My love went to work the day before, got sick over night and before 5pm the next day was shockingly gone. He died from Septic shock but hasn’t had any real symptoms of infection before it took over him. I remember telling him in the hospital that all would be fine, that he just needed fluids (that he never received) and him gently telling me “no, it’s not going to be okay”. Those words played over and over as I know day after day that that time, he was right. I have to laugh to myself as I cry and write this thinking to myself or to him, “okay you had to give yourself before going”. When I don’t know what to do with myself and am overwhelmed nearly daily by the intense pain that this brings, I look to the web to read about how other women are coping and look for hope. I am in my late thirties with three kids and have to keep going for them. I remain in love with my husband and truly only had eyes for him. While that sounds great it also means that I feel like I could never even look at another man let alone try to be with one. Monogamy came easy to me because I was so content and in love for years. I was with him since I was sixteen years old and considered him my forever love. This along with losing him makes me feel like so much of my life is over. My kids will get their own lives and I may just stay stuck in this pain. The thought of that eternal missery instead of the life with him that I feel I was supposed to have is terrifying. Understand that this only means that no matter how the marriage was or what took part, none of us feel better, it feels horrible and hopeless regardless, as we try to figure out what now? What more could I have done? Could I have saved him? Will I live in eternal pain? A million and one questions with no answers and one area or another that we will feel some level of guilt or hopelessness for because nothing and no one is perfect. The only thing certain is that all of those feelings come from one place LOVE and the longing for and MISSING of our loves. God bless all of those who have felt or still feel my pain. It is indescribable and I hope that more continue to share their stories. People like me are looking for them. It helps to know that I am not alone. For anyone who reads this because they sought hope or a sense of needing to hear from others who understand, you are not alone.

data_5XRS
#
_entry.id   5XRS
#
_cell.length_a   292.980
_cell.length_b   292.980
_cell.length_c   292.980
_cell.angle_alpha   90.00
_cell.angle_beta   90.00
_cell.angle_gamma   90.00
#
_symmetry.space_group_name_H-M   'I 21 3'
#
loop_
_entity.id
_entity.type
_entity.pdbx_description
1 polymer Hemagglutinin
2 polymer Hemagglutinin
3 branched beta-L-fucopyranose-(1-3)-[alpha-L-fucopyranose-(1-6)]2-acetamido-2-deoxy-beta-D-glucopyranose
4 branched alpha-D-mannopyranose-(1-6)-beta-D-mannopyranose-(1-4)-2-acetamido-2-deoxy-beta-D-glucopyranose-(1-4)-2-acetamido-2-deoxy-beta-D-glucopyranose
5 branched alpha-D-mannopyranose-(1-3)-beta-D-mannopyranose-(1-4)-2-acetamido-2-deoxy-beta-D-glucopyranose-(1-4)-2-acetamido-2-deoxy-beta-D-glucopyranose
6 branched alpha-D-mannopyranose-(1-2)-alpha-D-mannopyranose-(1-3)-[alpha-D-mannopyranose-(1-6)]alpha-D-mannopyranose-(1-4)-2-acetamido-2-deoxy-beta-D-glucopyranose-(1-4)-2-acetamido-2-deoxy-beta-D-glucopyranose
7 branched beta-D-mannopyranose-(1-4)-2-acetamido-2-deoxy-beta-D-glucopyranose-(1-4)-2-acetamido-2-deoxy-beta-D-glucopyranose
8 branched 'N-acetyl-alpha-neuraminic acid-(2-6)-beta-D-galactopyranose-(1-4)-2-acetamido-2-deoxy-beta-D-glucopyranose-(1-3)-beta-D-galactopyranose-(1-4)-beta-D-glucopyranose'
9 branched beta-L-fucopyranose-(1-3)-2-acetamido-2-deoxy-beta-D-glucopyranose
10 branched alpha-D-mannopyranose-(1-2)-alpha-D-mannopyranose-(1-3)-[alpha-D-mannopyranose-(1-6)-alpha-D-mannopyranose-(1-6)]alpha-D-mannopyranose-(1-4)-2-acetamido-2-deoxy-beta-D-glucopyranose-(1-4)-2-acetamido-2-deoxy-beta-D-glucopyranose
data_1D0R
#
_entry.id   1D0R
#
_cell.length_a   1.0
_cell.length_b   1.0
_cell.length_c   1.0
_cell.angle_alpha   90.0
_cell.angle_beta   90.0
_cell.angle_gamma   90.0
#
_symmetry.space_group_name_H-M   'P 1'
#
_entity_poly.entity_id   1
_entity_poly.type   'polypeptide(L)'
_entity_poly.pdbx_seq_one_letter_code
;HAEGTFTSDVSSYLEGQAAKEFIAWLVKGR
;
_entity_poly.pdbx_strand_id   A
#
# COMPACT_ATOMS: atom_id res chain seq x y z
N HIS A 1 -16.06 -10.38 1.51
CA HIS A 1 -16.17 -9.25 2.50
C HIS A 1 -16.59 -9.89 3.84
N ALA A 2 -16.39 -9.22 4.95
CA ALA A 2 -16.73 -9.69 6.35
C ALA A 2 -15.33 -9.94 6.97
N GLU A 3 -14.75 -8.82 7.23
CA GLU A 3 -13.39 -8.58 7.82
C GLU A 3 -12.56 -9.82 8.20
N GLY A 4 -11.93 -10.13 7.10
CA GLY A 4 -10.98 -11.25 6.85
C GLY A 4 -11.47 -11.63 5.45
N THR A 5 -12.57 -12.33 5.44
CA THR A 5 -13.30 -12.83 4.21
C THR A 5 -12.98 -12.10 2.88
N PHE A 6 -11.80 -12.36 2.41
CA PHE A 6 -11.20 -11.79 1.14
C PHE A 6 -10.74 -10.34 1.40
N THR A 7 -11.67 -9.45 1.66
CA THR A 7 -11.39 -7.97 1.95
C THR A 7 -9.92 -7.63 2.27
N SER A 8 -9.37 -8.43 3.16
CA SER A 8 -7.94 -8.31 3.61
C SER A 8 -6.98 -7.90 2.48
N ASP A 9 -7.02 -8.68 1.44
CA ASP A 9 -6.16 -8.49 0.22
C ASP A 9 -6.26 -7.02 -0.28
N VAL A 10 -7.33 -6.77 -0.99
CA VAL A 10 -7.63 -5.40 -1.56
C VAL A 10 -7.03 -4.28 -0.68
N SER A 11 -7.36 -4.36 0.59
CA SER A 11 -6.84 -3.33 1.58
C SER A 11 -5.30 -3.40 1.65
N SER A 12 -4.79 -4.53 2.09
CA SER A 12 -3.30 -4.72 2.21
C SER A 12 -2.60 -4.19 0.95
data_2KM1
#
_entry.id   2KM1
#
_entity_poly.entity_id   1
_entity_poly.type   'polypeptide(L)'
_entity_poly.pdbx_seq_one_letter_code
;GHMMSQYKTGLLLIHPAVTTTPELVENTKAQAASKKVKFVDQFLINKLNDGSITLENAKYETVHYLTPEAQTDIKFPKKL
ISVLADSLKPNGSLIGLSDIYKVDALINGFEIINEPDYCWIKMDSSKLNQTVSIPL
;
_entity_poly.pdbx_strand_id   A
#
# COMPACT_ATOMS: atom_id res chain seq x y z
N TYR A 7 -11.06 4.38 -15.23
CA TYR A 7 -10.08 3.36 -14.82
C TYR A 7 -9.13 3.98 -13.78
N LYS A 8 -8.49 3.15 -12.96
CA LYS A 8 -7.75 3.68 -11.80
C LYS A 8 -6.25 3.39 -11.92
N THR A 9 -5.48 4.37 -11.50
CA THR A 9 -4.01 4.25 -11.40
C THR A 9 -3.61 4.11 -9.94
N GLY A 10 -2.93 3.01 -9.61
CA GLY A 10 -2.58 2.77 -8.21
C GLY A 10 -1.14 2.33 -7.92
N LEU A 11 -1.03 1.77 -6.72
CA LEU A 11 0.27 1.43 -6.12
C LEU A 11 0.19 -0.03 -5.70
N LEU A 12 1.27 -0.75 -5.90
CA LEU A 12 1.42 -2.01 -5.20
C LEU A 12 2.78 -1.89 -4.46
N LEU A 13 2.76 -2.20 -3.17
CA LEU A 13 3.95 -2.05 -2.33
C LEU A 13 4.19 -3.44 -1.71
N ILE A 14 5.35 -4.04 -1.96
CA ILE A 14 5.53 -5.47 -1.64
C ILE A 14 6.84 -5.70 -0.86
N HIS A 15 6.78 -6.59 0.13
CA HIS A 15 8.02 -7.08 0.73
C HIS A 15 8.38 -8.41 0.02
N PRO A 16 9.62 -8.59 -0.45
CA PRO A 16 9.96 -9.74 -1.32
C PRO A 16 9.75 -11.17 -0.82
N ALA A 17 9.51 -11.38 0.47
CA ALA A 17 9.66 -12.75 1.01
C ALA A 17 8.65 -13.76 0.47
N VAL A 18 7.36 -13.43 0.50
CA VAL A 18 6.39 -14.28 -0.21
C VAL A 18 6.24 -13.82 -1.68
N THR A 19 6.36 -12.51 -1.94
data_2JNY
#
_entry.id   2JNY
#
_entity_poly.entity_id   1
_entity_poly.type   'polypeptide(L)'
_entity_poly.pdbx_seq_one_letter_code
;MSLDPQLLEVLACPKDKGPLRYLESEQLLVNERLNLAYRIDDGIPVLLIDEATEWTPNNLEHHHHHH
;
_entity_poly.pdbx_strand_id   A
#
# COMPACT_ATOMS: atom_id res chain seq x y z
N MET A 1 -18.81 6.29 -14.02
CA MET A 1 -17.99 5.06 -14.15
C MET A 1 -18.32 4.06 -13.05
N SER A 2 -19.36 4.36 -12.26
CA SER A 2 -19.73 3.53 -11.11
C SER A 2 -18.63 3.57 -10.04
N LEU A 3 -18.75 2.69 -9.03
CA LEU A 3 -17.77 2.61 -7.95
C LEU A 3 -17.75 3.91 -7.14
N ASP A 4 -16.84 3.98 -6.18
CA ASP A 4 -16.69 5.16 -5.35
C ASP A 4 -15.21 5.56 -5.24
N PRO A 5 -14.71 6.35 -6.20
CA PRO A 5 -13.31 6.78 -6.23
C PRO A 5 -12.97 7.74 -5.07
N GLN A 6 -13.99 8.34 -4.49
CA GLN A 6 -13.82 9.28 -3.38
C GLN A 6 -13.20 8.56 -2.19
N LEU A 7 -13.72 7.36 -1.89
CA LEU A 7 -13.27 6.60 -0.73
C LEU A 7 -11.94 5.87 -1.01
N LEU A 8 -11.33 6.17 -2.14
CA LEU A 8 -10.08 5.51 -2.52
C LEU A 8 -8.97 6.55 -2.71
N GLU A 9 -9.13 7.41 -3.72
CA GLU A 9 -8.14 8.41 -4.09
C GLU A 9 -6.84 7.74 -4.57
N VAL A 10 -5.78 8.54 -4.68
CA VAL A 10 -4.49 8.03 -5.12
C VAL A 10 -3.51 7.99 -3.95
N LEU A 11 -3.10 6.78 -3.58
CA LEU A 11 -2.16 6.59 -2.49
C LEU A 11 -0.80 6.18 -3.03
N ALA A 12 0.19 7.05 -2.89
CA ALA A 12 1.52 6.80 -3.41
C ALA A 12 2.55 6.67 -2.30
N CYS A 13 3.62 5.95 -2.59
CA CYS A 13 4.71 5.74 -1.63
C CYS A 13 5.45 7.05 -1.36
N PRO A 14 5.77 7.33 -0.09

1. Thank you so much for sharing your beautiful story Jen, I know it’s tough having to bear the pain of losing your first love/life partner while also having to care for your three kids. You are certainly not alone. It may seem like the pain you feel for your husband is the only thing that remains of him and you want to hold on to that because you don’t want to let go of any representations of him. But it would not benefit you, or your kids to try to hold on to that pain and the grief. I hope you can find a trusted counselor to help you alleviate some of the pain. Take good care.